The pandemic forced the government to prime the pump yet again, unleashing significant fiscal stimulus and encouraging lending once more. But unlike other major economies, this time authorities in China did so through gritted teeth. Even last year we saw this: Monetary stimulus around the world increased to historic levels, but in China the response was much more muted. And as we have seen both in the credit impulse data and recent announcements from the People’s Bank of China, the government are already keen to tighten conditions.
Chinese authorities have begun to reduce their stimulus measures, something the world’s other central banks and governments would not entertain. This is somewhat understandable; the country got quicker a handle on managing the virus, so extensive fiscal bridging was less necessary. But the reduction of stimulus is a clear statement of the government’s priorities. Despite being in the deepest global recession on record, the party is focused on controlling future risks rather than stimulating the economy. Again, this is understandable. On the back of China’s exceptional 2020 positive growth and being on course for another strong year overall, the high societal debt-to-GDP ratio and its rapidly developing capital markets have made financial stability a key concern.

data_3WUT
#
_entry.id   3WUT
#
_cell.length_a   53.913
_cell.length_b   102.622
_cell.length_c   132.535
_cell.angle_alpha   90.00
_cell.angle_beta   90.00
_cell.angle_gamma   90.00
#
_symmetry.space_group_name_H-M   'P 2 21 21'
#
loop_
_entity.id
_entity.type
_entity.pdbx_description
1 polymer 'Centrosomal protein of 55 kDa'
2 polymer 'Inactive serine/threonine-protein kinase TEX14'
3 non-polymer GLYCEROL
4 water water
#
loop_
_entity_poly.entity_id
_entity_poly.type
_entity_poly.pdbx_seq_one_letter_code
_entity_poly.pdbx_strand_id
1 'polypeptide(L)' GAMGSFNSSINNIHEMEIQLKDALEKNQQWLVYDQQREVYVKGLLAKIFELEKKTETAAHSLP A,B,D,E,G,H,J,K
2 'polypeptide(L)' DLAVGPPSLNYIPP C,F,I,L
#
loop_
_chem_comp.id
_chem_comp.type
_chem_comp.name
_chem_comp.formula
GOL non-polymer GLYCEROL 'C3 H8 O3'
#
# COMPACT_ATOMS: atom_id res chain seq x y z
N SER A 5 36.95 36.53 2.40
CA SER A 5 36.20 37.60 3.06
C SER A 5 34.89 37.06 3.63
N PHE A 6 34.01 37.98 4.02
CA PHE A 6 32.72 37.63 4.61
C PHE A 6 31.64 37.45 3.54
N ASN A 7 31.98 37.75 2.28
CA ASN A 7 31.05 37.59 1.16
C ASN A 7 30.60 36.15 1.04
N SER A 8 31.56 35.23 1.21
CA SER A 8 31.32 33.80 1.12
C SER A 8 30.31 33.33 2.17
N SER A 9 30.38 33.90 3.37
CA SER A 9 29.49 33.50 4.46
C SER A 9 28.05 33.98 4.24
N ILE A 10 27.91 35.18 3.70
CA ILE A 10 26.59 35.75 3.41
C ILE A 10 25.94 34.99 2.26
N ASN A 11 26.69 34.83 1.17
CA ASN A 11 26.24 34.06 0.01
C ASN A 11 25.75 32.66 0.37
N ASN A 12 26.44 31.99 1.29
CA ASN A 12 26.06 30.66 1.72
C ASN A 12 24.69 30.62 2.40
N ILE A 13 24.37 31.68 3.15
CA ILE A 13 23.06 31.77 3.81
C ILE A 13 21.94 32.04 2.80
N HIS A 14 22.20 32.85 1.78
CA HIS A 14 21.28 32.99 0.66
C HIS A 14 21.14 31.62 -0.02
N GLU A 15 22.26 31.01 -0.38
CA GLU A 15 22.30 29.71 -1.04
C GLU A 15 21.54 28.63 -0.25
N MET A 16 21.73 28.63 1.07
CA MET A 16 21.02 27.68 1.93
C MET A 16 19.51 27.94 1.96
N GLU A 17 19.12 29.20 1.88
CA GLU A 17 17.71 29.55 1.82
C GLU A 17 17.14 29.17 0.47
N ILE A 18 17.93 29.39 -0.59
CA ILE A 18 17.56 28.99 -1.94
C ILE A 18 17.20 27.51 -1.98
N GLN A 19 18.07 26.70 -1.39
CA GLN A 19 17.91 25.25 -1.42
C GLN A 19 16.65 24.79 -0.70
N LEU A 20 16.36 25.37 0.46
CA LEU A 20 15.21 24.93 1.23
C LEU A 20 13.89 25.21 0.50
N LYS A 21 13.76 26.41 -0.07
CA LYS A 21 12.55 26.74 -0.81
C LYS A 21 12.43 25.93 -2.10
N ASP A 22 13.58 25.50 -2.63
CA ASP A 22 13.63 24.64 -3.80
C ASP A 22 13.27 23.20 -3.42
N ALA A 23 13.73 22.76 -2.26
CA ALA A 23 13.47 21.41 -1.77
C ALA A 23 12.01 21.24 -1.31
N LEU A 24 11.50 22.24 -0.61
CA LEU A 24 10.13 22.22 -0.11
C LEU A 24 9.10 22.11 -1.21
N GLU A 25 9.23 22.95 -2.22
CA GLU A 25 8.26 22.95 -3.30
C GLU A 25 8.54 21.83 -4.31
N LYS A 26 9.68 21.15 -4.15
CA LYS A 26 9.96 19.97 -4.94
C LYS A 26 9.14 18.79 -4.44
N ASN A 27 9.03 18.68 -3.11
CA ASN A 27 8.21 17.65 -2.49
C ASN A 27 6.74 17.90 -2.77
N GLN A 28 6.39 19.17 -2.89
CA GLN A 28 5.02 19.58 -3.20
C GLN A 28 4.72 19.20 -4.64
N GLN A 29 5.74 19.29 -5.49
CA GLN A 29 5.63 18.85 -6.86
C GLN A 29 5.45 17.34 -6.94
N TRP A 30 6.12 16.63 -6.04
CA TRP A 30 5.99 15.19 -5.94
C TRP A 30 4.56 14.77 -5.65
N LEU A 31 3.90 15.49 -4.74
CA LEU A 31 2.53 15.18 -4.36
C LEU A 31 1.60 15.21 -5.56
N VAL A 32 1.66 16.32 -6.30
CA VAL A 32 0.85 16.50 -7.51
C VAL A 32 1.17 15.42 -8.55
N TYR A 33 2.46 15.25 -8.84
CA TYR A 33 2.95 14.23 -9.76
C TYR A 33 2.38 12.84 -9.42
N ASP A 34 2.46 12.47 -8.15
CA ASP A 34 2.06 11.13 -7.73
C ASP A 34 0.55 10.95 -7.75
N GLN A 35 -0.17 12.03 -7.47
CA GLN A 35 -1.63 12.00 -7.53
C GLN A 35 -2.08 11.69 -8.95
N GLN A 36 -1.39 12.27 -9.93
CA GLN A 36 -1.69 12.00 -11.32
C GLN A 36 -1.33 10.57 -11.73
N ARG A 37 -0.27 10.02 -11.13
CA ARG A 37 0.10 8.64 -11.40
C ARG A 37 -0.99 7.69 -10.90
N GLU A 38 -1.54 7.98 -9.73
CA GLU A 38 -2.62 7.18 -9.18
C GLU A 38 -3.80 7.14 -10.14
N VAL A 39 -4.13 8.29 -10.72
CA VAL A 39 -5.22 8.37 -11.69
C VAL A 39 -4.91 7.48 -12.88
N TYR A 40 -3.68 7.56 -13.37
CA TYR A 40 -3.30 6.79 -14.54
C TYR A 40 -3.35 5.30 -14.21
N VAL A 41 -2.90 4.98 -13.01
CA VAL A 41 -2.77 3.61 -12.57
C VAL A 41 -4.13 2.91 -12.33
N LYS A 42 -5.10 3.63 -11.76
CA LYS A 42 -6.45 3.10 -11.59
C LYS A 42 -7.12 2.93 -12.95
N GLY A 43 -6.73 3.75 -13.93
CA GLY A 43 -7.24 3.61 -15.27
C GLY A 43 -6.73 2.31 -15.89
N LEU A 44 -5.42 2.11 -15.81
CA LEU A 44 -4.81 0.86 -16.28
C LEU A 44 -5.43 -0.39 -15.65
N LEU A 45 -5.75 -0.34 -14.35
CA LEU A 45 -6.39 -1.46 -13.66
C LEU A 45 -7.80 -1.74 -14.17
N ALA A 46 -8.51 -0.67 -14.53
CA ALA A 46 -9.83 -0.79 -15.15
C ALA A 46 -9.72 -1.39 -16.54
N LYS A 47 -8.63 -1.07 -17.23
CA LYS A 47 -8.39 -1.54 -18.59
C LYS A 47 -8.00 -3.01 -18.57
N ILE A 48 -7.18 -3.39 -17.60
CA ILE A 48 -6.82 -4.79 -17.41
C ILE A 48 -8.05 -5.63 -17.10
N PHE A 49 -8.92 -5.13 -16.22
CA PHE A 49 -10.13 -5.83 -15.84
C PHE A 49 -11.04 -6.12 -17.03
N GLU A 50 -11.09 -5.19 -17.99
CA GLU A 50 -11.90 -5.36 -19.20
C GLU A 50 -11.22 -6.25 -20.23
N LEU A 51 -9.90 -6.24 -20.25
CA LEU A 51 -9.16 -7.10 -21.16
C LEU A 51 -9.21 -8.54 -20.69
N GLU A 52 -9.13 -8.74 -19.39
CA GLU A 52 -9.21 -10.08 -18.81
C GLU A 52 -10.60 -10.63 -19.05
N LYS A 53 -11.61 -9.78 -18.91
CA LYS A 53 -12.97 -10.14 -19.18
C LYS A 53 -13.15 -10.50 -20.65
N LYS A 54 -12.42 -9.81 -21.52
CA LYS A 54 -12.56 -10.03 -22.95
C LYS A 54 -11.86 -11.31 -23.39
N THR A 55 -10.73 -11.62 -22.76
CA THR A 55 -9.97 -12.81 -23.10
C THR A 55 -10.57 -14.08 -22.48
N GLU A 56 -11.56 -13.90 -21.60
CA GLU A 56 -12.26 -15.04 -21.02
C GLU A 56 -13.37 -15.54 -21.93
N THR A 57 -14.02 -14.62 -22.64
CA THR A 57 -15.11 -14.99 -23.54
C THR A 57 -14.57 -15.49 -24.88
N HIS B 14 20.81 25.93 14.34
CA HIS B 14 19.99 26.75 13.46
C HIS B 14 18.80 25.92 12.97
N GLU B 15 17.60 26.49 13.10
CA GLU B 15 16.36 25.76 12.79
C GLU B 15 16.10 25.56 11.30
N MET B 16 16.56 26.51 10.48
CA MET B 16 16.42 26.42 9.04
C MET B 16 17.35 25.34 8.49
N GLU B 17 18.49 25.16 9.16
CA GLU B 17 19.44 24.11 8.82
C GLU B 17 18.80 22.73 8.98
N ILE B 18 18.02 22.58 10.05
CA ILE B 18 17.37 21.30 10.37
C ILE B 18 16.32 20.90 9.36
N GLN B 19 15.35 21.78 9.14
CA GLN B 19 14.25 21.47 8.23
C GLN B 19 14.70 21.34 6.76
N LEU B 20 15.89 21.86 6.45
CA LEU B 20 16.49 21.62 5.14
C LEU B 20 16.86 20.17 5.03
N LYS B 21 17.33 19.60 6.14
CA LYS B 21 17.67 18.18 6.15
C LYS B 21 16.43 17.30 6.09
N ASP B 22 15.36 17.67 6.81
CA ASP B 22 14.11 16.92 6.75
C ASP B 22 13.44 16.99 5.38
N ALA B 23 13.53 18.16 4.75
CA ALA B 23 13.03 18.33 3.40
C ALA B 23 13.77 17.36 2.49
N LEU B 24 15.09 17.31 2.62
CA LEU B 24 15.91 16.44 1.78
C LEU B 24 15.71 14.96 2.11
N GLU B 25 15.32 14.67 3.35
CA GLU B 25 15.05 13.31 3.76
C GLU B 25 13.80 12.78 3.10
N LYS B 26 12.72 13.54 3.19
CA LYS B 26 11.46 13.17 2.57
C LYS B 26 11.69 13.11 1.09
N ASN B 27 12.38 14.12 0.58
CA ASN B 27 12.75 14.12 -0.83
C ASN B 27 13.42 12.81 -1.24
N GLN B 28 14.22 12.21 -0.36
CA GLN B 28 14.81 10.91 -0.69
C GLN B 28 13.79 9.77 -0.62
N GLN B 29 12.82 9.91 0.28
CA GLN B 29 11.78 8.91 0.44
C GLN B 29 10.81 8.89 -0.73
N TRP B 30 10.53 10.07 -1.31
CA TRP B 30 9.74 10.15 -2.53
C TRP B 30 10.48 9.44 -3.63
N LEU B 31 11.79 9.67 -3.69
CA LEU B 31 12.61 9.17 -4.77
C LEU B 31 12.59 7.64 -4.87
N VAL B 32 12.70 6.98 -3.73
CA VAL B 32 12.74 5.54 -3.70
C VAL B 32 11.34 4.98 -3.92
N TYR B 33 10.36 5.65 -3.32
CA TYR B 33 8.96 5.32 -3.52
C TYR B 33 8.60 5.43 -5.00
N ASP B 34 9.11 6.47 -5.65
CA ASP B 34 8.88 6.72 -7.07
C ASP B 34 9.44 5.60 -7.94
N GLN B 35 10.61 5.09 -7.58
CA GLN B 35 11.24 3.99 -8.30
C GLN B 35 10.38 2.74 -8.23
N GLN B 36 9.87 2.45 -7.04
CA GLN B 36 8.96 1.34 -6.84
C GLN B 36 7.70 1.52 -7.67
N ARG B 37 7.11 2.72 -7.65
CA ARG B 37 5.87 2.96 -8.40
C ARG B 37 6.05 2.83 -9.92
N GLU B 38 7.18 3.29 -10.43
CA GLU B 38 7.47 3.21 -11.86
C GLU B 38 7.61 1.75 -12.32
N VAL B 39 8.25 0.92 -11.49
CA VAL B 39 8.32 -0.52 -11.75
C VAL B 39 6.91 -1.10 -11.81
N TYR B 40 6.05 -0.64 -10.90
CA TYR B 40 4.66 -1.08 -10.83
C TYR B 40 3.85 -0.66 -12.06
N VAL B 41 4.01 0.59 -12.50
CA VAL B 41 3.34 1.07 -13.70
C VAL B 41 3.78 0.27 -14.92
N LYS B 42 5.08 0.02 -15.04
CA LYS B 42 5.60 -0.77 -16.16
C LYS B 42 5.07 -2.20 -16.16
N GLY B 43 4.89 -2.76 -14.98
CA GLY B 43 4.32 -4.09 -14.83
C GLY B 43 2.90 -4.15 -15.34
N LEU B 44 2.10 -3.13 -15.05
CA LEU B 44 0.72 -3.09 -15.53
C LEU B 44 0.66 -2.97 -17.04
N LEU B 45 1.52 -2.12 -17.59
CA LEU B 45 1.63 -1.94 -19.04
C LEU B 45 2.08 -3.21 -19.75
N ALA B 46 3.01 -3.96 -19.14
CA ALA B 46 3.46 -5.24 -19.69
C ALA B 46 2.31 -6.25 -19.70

The ‘controlling risks’ approach is also apparent in other areas: Chinese authorities rather inelegantly cut short the Ant IPO last year to make sure the company had a financial holdings framework for its banking and insurance business. Tech giant Tencent has now come under similar regulatory scrutiny over its fintech activities, which is perhaps also confirmation that Chinese authorities have much less qualm to take on the tech mega caps than the West.